Gianluca Branco is one of the best Italian fighters of the last ten years. He dominated the super lightweight division on his own continent, winning the Italian and European titles. He also challenged Arturo Gatti for the vacant WBC title at the Boardwalk Hall in Atlantic City. The two warriors clashed on January 24, 2004: after 12 hard rounds, Gatti came out on top getting a unanimous decision (116-111, 115-112 and 116-111). That ended Gianluca Branco’s undefeated streak.
Today his record stands at 36 wins (19 by KO), 1 loss and 1 draw (against Viktor Baranov, in 1998). Branco is currently ranked number 3 by the WBC and number 6 by the WBO among the super lightweights. His most recent match took place in Campione d’Italia on July 22. He simply destroyed Farid El Houari, who had a decent record of 23-8, scoring a 4th round TKO.
Branco’s performance excited the usually quiet crowd of Campione d’Italia, an Italian enclave in Swiss territory surrounded by amazingly beautiful mountains and a charming lake. The fight was held in the open square in front of the Casino, a practice more common in Italy than in the U.S. When the local sports-complex is not big enough, Italian promoters love to put the ring in the main square of the town. This happened in Gianluca Branco’s hometown too; he is so popular in Citivitavecchia (Central Italy) that his fights attract over 5,000 people – a huge number, considering that most Italian shows attract less than 2,000 fans.
Recently, Salvatore Cherchi, Branco’s manager, worked out an agreement with the management of England’s Junior Witter (32-1-2). Witter is scheduled to defend his European, British and Commonwealth belts on October 21 in London against Colin Lynes (26-1) at the renowned York Hall. After that, he will meet Gianluca Branco. The winner of that bout gets a shot at the WBC champ Floyd Mayweather Jr.
Branco wants to be world champion, but he also dreams of another challenge.
Gianluca, who would you like to fight?
“Arturo Gatti. I would fight him anytime, everywhere. There’s no doubt in my mind that I didn’t lose that fight. I hit him hard many times. After the match ended his face looked so bad that he put on sunglasses. He never hit me hard. Even when he knocked me down, during the 10th round, I wasn’t in danger. As a matter of fact, I got up immediately. I’m not saying that it wasn’t a real knockdown, because he hit me with a good left hook; I have no excuses for that. In the 11th round, I dominated. All the people who saw the fight agreed that the 11th round was mine, but the judges gave it to Arturo. I just don’t understand some decisions.”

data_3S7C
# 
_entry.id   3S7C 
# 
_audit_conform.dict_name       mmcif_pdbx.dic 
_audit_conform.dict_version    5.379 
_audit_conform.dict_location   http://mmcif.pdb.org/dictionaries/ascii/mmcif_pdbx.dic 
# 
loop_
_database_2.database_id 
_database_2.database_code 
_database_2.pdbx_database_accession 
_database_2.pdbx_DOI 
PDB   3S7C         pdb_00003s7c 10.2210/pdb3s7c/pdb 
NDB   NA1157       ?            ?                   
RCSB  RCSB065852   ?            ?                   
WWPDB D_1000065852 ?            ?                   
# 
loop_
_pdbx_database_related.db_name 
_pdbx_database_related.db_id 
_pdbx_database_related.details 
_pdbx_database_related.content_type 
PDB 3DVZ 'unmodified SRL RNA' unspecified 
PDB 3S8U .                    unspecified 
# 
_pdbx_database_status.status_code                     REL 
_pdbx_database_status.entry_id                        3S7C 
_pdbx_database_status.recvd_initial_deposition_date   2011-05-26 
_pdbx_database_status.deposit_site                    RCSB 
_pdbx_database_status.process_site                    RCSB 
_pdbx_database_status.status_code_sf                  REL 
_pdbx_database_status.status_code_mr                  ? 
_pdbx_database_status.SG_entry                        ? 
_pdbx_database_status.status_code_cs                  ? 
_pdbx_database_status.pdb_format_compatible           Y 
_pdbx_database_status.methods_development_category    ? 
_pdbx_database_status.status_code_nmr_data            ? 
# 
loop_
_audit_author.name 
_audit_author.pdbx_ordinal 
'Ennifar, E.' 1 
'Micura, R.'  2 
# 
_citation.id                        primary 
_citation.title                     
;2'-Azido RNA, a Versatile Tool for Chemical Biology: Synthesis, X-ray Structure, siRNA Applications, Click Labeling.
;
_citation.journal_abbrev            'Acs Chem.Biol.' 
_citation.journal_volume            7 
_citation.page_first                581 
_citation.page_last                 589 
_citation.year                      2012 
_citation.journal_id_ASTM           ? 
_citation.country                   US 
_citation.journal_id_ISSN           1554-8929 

When Floyd Mayweather Jr. defeated Gatti, were you surprised?
“Yes, because Arturo is one of the most skilled fighters around. He fought many great champions, defeating most of them. The way he knocked out Leo Dorin was simply fantastic. I thought he could win against Mayweather, but he was outclassed. That’s the most incredible thing about that battle: Mayweather hit Arturo at will. Only Gatti knows what happened to him.”
Why should Arturo Gatti fight you again?
“Why shouldn’t he? After all, he just signed to face Thomas Damgaard, next January 28. If he can fight the Danish, why not me? He did three battles with Micky Ward. We could make Gatti-Branco II. If I win, we could make Gatti-Branco III.”
Was Gatti your toughest opponent?
“No, Allan Vester and Gabriel Mapouka were more difficult to face. I beat them both. I’m very proud of the win against Mapouka because I broke my left hand during the second round and kept on fighting. Two scorecards were in my favor: 116-113 and 115-114. The third one was 114-114. For a non-French boxer, getting a decision in France is very rare. The victory gave me the vacant European super lightweight belt. It was also useful to put me on the map because Mapouka was considered a future star. He had only two losses in his record, one against Oktay Urkal, and had been French super lightweight champion.”
Your next match was against George Scott. He became famous after Angelo Dundee took him under his wing and guided him to the WBU lightweight title. What do you think of Scott?
“He was a pretty good fighter, but not a real champion. I beat him in six rounds, in Civitavecchia.”
Would you fight for an alphabet title, like the WBU title?
“If somebody offers me the opportunity, my answer will be: Let’s talk about it. Of course, we should talk about big money. My real dream would be winning the World Boxing Council title, but I respect all the organizations. I was WBU Intercontinental super lightweight champion in 1997.”
What do you think of the current holders of the major titles?
“I respect them all: Floyd Mayweather (WBC), Carlos Maussa (WBA), Ricky Hatton (IBF), Miguel Cotto (WBO) are all outstanding fighters. I can say that for many super lightweights in the top ten. My division is the best in boxing.”
Is there somebody you would have fought, but couldn’t?
“Yes, Kostya Tszyu. We started talking about the match in early 2003, but the match never took place. That’s why I wasn’t active from November 2002 to January 2004. You understand? I faced Gatti after a 14 months layoff.”
Birthplace: Civitavecchia, Italy. (This town is close to Rome.)
Division: Super Lightweight
Manager: OPI 2000 Salvatore CHERCHI
Trainer: Franco Cherchi
Record: 36 Wins (19 KOs) 1 Loss 1 Draw